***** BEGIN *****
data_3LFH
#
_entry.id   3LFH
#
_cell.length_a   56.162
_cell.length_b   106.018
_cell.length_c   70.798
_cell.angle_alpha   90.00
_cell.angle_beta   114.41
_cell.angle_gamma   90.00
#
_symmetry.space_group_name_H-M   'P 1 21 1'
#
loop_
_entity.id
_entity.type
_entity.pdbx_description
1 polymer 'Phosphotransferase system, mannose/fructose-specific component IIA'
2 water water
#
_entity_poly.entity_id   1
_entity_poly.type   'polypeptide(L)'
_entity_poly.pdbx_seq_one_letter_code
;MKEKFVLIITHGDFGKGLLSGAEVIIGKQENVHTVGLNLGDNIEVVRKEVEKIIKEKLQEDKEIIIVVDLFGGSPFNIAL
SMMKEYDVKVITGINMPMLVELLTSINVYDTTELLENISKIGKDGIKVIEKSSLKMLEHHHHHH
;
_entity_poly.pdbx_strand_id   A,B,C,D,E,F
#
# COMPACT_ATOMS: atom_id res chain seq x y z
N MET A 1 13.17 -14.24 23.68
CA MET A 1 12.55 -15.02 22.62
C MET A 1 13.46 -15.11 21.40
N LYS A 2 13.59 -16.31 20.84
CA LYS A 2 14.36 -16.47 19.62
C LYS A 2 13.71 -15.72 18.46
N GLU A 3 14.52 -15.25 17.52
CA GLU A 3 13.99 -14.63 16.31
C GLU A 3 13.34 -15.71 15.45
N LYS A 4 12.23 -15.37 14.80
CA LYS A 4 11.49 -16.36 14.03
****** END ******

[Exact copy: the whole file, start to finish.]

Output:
data_3LFH
#
_entry.id   3LFH
#
_cell.length_a   56.162
_cell.length_b   106.018
_cell.length_c   70.798
_cell.angle_alpha   90.00
_cell.angle_beta   114.41
_cell.angle_gamma   90.00
#
_symmetry.space_group_name_H-M   'P 1 21 1'
#
loop_
_entity.id
_entity.type
_entity.pdbx_description
1 polymer 'Phosphotransferase system, mannose/fructose-specific component IIA'
2 water water
#
_entity_poly.entity_id   1
_entity_poly.type   'polypeptide(L)'
_entity_poly.pdbx_seq_one_letter_code
;MKEKFVLIITHGDFGKGLLSGAEVIIGKQENVHTVGLNLGDNIEVVRKEVEKIIKEKLQEDKEIIIVVDLFGGSPFNIAL
SMMKEYDVKVITGINMPMLVELLTSINVYDTTELLENISKIGKDGIKVIEKSSLKMLEHHHHHH
;
_entity_poly.pdbx_strand_id   A,B,C,D,E,F
#
# COMPACT_ATOMS: atom_id res chain seq x y z
N MET A 1 13.17 -14.24 23.68
CA MET A 1 12.55 -15.02 22.62
C MET A 1 13.46 -15.11 21.40
N LYS A 2 13.59 -16.31 20.84
CA LYS A 2 14.36 -16.47 19.62
C LYS A 2 13.71 -15.72 18.46
N GLU A 3 14.52 -15.25 17.52
CA GLU A 3 13.99 -14.63 16.31
C GLU A 3 13.34 -15.71 15.45
N LYS A 4 12.23 -15.37 14.80
CA LYS A 4 11.49 -16.36 14.03